Editor's Note: This piece was written by Kyle Connor, Transportation Industry Principal at Cisco. The opinions represented in this piece are independent of Smart Cities Dive's views.
The promise of completely connected transportation systems that will make cities more efficient, safe and sustainable is undoubtedly exciting. We are already seeing successful pilot programs involving internet-enabled sensors and devices that connect transportation infrastructures (mass transit systems, street lights, parking garages and more) to highly autonomous vehicles and just about anything in between.
For example, New York City is connecting thousands of traffic lights to the Internet of Things (IoT), as well as taxis, freight vehicles and MTA buses. By broadcasting real-time data to and from these assets, the city aims to prioritize traffic flows, preempt traffic signals for quicker emergency responders and provide real-time information on the availability of bus service. As more cities look to roll out similar pilots, state and local governments always face one big question: How do we pay for this?
As with any new technology implementation, there is going to be an upfront cost. The good news is that there are numerous federal grant programs specifically for connected transportation projects. Among the areas covered by the grants are connected vehicle technology (including systems for vehicle-to-vehicle (V2V) and vehicle-to-infrastructure (V2I) communications); dynamic signaling systems to reduce congestion; signage and design features that facilitate autonomous or semi-autonomous vehicle technologies; cybersecurity elements to protect safety-critical systems, and many more. These programs include:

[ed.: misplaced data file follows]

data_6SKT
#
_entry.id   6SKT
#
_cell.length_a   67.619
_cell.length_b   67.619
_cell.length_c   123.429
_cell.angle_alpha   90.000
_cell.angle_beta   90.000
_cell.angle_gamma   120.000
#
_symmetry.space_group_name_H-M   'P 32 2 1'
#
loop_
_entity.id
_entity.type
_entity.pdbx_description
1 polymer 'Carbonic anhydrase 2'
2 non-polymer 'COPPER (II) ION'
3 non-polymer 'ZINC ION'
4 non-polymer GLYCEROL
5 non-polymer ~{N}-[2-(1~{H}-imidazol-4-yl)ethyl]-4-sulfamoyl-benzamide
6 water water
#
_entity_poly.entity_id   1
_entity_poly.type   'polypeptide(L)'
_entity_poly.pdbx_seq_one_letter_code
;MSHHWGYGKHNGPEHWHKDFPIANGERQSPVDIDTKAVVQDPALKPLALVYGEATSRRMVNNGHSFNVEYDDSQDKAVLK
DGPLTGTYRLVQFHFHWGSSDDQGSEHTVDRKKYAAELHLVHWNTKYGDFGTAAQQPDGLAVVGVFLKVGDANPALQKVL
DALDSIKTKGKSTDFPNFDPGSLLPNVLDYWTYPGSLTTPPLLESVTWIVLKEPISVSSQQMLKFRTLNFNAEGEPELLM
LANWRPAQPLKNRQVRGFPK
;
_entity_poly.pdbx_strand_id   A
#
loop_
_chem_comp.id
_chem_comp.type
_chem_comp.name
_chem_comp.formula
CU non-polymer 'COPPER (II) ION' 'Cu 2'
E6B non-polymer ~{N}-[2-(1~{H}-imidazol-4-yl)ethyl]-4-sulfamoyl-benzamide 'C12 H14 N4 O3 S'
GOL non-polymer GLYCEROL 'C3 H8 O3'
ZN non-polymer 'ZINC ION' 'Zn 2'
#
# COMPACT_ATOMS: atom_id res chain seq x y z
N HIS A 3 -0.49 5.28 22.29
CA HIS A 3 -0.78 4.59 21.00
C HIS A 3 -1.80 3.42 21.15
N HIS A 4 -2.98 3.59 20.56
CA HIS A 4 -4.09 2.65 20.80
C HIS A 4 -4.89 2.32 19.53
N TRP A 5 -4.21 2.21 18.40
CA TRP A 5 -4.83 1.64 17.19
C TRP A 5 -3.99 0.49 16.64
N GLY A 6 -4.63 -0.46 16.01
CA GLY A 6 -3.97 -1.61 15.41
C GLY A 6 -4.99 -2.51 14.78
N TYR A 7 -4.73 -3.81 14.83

- Infrastructure for Rebuilding America (INFRA): INFRA is a $1.56 billion competitive program administered by the U.S. Department of Transportation (DoT) that targets U.S. economic revitalization through infrastructure investment. The program intends to address critical issues facing our nation’s highways and bridges.
- Transportation Investment Generating Economic Recovery (TIGER): TIGER supports state and local applicants focused on highway, bridge, public transportation, rail, ports and intermodal projects. TIGER specifically seeks innovative approaches to transportation safety, particularly regarding automated vehicles and detecting, mitigating and documenting safety risks.
- The Federal Aid Highway Program: Under the Fixing America's Surface Transportation Act (FAST Act), this program has several annual grants and competitive award programs. One initiative is the FAST Act Advanced Transportation and Congestion Management Technologies Deployment Program (ATCM), which awards $12 million annually to up to 10 winning proposals (each) for innovative uses of transportation technologies to reduce traffic congestion and emissions, improve multimodal systems and more.
- Advanced Transportation and Congestion Management Technologies Deployment Program (ATCMTD): This program supports the development of model deployment sites for large scale installation and operation of advanced transportation technologies to improve safety, efficiency, system performance and infrastructure return on investment.
Five steps to a winning grant proposal
Of course, tapping into these programs’ funds will require submitting a comprehensive, compelling proposal. Here are a few pieces of advice for crafting a winning proposal that lands your transportation team a grant: